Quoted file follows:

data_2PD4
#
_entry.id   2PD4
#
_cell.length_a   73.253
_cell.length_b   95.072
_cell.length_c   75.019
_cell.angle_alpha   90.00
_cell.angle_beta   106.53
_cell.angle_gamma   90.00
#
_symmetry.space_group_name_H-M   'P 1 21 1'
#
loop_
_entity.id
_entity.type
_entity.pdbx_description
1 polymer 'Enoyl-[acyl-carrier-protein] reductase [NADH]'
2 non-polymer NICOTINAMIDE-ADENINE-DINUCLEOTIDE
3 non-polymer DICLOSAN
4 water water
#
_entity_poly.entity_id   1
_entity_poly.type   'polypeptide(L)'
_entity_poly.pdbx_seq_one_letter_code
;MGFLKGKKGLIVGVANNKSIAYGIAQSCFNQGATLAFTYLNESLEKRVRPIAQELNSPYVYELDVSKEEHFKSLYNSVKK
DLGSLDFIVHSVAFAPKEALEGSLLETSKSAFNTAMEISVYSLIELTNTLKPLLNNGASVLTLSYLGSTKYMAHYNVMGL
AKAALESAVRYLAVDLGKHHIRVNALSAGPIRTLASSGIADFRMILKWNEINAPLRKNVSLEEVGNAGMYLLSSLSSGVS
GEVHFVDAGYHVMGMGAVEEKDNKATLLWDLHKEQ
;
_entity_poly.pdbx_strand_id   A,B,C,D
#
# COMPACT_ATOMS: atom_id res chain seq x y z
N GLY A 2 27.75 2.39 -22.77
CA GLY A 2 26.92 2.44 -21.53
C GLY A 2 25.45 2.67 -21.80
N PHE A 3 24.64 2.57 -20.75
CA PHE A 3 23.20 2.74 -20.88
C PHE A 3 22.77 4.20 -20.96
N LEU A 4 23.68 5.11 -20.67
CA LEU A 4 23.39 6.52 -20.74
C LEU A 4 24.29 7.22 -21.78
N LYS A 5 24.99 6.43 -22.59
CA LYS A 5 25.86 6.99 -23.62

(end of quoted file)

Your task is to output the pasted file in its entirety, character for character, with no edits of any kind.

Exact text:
data_2PD4
#
_entry.id   2PD4
#
_cell.length_a   73.253
_cell.length_b   95.072
_cell.length_c   75.019
_cell.angle_alpha   90.00
_cell.angle_beta   106.53
_cell.angle_gamma   90.00
#
_symmetry.space_group_name_H-M   'P 1 21 1'
#
loop_
_entity.id
_entity.type
_entity.pdbx_description
1 polymer 'Enoyl-[acyl-carrier-protein] reductase [NADH]'
2 non-polymer NICOTINAMIDE-ADENINE-DINUCLEOTIDE
3 non-polymer DICLOSAN
4 water water
#
_entity_poly.entity_id   1
_entity_poly.type   'polypeptide(L)'
_entity_poly.pdbx_seq_one_letter_code
;MGFLKGKKGLIVGVANNKSIAYGIAQSCFNQGATLAFTYLNESLEKRVRPIAQELNSPYVYELDVSKEEHFKSLYNSVKK
DLGSLDFIVHSVAFAPKEALEGSLLETSKSAFNTAMEISVYSLIELTNTLKPLLNNGASVLTLSYLGSTKYMAHYNVMGL
AKAALESAVRYLAVDLGKHHIRVNALSAGPIRTLASSGIADFRMILKWNEINAPLRKNVSLEEVGNAGMYLLSSLSSGVS
GEVHFVDAGYHVMGMGAVEEKDNKATLLWDLHKEQ
;
_entity_poly.pdbx_strand_id   A,B,C,D
#
# COMPACT_ATOMS: atom_id res chain seq x y z
N GLY A 2 27.75 2.39 -22.77
CA GLY A 2 26.92 2.44 -21.53
C GLY A 2 25.45 2.67 -21.80
N PHE A 3 24.64 2.57 -20.75
CA PHE A 3 23.20 2.74 -20.88
C PHE A 3 22.77 4.20 -20.96
N LEU A 4 23.68 5.11 -20.67
CA LEU A 4 23.39 6.52 -20.74
C LEU A 4 24.29 7.22 -21.78
N LYS A 5 24.99 6.43 -22.59
CA LYS A 5 25.86 6.99 -23.62